These days a 2018 comic by Jorge Cham is making the rounds again. Under the heading “Summer” he plays with the assumption that academics love the summer because of the holidays and being off work when in fact they get all excited about finally being able to write, i.e. work. Of course, for a lot of us historians that work means finally hitting the archives. So, the image of the woman in front of her desk should be substituted by her sitting in an archive, possibly wearing even more warm clothes because a lot of archives are not only windowless but also notoriously cold and drafty. Actually, going by my own experience it probably should show a woman standing in front of a desk in the archives holding her smart phone in her right hand and shooting one image after the other as she turns documents in a folder at a record pace.
Technology certainly has allowed us to make more out of our archival visits than ever before. In a much shorter time, we can “go” through a lot more material making archival trips shorter and thus cheaper. And in times of scarce funding any shortening of research trips is welcome. I remember the relief when I found out that the German national archive, the Bundesarchiv in Koblenz, finally embarked on a pilot project allowing users to take photos with their own cameras or smart phones. Before that, you were not even allowed to use photocopiers but had to fill out lengthy forms to order copies from a commercial vendor at high prices and with long waiting times. The flipside of this new practice is, of course, that “going” through material no longer automatically means reading it all in situ. It often takes months before we look at those documents again, this time on screens, and finally reading all of them thoroughly. Does this mean that archival research has become a soulless, mechanical part of our research which we could leave to well-instructed research assistants?
I personally do not think so. In fact, it allows researchers like myself to pursue transnational investigations as we are able to get through many more holdings than before. As part of my multi-archival and multilingual research project on the 1970s energy crises, which is funded through a SSHRC Insight Grant (2017-2023), I examine governmental and corporate sources from West Germany, the UK, the Netherlands, Canada and the United States. I had chosen these five countries because I wanted to show how energy issues in the 1970s led to an increase in inter- and transnational interconnections, a development that political scientists Robert Keohane and Jospeh Nye encapsulated at the time in their concept of interdependence. If energy issues were indeed the driving force behind interdependence in the 1970s then it would be impossible to trace these entanglements by looking at one country only. Instead, I decided to examine neighbours who share (informally) integrated energy markets such as Canada and the U.S. or the Netherlands and West Germany as well as allies across the Atlantic Ocean, who despite their different positions as energy producers or consumers looked for solutions to global energy challenges within multinational institutions (OECD/IEA, NATO, UN).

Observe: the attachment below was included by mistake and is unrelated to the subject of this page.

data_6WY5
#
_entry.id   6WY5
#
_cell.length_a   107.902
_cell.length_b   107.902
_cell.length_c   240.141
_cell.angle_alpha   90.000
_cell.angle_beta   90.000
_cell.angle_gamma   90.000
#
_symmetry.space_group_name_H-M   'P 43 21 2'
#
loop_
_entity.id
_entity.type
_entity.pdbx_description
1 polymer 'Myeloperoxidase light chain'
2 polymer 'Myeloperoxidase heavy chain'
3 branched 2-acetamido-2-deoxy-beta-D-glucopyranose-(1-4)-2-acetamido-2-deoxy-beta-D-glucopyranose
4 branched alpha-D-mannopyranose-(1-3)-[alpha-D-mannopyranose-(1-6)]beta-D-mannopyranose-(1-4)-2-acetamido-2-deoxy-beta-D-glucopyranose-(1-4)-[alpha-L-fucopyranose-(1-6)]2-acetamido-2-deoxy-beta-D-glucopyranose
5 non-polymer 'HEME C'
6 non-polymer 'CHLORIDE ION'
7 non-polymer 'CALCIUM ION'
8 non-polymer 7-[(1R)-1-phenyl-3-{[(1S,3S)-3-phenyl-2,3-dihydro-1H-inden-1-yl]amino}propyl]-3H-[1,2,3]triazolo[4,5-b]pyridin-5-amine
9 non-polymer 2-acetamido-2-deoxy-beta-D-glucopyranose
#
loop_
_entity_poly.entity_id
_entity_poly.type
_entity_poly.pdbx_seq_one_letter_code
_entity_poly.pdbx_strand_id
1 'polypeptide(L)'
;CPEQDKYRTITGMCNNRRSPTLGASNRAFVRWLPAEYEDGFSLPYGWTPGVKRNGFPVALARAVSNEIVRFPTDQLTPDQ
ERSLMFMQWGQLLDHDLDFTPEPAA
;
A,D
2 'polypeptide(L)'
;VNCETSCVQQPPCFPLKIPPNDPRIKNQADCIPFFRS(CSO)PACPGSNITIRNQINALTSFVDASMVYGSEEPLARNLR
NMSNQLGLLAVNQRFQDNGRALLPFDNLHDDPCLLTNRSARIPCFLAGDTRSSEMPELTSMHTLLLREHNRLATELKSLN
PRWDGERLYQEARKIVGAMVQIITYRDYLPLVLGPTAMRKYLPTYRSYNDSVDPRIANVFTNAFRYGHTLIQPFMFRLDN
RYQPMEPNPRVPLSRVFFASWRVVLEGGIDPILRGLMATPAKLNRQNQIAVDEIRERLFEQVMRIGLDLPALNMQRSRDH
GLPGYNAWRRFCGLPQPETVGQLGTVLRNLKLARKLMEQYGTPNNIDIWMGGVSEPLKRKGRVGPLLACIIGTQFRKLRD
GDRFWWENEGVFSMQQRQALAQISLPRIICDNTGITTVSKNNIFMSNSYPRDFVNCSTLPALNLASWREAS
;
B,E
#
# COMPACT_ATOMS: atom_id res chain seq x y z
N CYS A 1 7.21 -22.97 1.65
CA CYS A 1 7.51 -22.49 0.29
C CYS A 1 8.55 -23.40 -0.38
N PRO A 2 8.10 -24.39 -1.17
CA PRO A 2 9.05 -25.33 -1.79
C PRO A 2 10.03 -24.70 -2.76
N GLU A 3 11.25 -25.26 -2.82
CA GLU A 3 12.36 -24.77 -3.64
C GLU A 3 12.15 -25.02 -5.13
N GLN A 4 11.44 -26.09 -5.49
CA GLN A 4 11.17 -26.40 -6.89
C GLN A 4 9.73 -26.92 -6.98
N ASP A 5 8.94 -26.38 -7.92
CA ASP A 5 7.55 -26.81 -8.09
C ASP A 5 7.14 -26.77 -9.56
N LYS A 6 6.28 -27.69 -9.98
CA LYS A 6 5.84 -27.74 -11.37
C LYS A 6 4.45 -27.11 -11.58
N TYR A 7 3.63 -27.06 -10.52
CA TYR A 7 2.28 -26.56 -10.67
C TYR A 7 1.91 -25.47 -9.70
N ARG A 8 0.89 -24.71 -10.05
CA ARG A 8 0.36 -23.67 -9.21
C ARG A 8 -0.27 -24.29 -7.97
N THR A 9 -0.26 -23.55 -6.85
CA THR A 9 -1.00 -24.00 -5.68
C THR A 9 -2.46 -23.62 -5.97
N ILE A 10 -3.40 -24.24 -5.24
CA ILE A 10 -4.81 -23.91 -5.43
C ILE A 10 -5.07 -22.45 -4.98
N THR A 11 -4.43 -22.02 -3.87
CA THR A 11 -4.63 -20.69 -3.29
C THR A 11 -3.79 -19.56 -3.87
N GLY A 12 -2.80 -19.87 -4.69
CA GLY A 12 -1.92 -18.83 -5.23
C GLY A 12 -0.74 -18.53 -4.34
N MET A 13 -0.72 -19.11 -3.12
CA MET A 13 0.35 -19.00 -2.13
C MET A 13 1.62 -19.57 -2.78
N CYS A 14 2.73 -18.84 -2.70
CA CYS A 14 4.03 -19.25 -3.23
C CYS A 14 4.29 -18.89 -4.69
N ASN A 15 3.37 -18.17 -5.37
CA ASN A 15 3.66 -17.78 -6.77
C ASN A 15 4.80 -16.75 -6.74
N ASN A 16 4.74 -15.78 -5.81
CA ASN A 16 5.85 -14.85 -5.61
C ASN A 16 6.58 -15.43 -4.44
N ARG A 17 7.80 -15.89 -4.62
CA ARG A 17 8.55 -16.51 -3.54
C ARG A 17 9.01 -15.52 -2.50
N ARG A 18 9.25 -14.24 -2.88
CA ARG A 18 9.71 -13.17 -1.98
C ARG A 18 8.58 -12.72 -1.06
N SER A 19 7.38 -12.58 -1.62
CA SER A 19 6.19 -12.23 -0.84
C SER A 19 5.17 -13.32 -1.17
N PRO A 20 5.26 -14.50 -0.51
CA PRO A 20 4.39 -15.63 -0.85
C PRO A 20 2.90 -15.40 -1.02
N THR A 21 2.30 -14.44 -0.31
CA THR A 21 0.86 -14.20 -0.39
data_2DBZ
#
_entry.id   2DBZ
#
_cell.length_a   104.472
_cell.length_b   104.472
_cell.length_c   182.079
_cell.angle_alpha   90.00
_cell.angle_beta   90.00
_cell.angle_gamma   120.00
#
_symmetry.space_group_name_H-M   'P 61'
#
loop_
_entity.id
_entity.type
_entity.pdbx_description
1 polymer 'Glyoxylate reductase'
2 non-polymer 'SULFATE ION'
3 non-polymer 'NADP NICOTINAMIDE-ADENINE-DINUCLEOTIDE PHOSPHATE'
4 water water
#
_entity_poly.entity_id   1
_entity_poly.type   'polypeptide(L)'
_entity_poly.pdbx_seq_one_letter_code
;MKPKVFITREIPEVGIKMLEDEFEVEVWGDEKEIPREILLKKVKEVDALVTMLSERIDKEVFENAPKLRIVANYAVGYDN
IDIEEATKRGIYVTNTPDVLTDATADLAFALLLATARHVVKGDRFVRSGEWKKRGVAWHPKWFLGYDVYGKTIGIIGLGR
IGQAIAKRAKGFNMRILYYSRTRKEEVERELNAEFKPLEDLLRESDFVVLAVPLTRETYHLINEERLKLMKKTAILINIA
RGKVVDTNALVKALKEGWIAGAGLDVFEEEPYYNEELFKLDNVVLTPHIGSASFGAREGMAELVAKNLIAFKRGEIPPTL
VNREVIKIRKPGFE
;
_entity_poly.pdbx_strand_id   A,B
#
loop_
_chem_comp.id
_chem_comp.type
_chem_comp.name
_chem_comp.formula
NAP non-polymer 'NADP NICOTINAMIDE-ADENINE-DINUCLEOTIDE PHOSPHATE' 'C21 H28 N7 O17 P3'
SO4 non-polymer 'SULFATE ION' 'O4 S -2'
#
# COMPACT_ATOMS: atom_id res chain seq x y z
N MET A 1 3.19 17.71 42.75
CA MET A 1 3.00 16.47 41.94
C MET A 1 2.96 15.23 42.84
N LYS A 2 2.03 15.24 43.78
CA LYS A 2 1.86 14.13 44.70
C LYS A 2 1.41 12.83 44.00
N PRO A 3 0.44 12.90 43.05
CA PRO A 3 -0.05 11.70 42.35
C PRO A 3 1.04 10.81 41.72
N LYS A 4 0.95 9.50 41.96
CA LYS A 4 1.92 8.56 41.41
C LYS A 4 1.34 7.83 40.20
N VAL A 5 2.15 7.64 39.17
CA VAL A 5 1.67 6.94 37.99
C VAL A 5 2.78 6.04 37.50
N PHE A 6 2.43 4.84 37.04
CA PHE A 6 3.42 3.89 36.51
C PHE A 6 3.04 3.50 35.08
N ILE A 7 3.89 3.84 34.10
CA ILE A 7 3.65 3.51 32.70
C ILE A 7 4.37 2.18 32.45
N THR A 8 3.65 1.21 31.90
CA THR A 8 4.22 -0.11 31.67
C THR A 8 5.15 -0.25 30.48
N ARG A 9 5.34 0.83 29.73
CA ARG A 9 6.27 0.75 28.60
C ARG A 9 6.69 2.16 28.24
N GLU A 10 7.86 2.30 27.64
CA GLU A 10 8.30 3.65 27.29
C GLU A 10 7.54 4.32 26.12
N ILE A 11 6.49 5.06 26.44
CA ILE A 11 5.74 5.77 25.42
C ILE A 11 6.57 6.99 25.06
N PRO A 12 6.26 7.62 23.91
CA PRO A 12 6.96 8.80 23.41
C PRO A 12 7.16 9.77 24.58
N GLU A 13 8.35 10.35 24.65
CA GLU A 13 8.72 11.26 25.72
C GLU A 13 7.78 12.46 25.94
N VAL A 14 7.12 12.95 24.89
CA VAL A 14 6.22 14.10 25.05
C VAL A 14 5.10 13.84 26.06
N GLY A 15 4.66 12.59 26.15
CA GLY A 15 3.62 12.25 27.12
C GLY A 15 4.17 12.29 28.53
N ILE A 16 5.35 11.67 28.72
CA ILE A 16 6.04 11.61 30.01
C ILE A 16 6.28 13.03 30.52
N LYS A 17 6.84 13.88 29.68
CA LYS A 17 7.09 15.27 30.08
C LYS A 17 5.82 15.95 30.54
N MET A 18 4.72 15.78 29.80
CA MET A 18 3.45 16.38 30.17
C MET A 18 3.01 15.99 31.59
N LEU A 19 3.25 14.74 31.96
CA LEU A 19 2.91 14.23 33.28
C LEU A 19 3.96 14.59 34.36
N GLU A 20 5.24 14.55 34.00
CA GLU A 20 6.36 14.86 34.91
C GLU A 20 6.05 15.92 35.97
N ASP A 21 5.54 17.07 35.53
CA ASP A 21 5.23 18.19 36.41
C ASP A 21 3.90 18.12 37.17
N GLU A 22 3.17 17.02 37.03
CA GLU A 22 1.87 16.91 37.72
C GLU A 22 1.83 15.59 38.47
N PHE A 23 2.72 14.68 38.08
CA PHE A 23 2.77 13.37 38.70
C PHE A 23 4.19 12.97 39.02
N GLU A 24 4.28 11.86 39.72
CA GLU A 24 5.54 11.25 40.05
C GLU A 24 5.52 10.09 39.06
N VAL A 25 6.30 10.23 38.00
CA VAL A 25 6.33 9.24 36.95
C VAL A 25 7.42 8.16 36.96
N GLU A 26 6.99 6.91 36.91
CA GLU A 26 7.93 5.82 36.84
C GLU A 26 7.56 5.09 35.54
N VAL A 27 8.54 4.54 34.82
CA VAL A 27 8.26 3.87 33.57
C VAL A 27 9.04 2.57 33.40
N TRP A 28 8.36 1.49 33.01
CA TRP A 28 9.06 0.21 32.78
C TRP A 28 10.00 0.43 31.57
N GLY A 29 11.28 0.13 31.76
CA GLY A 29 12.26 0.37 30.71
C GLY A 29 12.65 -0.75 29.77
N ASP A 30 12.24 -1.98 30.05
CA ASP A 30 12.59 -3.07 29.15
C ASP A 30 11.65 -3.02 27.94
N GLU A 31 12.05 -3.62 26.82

Being able to take photos of documents which I can then analyze back home, allows me to pursue a project that before was only manageable through research teams. Of course, collaborative work is not a bad thing and one may question why this project should be pursued by a single investigator. I would argue that while team members are able to bring together their respective country expertise and create important comparativenarratives, it is easier for one person to find the entanglements as they appear at unexpected moments in the documents and thus write a truly transnationalhistory.
While I may not have the time to read through all the documents in the archive itself, my experience there is anything but mechanical and certainly not soulless. To the contrary, it is very rewarding, not least because of finding those entanglements. Sometimes, they emerge in handwritten comments on the margins or even in doodles telling more than a thousand words. For example, British diplomats in the Foreign Office were not particularly impressed with West German oil diplomacy in the mid-1970s. They saw themselves as much more knowledgeable about international oil matters because of their historical ties to the Middle East and their close relationships with BP and Shell, whose representatives they met in what they called “oil tea parties” since the mid-1960s. Not surprisingly, some proposals by West German diplomats were ridiculed.
On the other hand, not everything looked so professional on the British side either. Eight months after the Department of Energy was created in January 1974, outdated stationery was used in official communications with the West German side and the old departmental title was simply crossed out. While I hesitate to read too much into this, it does reflect the ad hoc responses that the 1973 energy crises created.
As these entertaining archival finds show, even the skimming and scanning of material provides a good sense of perceptions and misperceptions as well as underlying sympathies and enmities which are extremely important in understanding how the Western world addressed mutual challenges posed by an increasingly interconnected and energy-intensive world. However, there remains the danger that the historian will rest on her laurels and forget about that other part of her archival research which has been outsourced and now happens at home, in front of a computer. And she should not wait until the next summer to do so!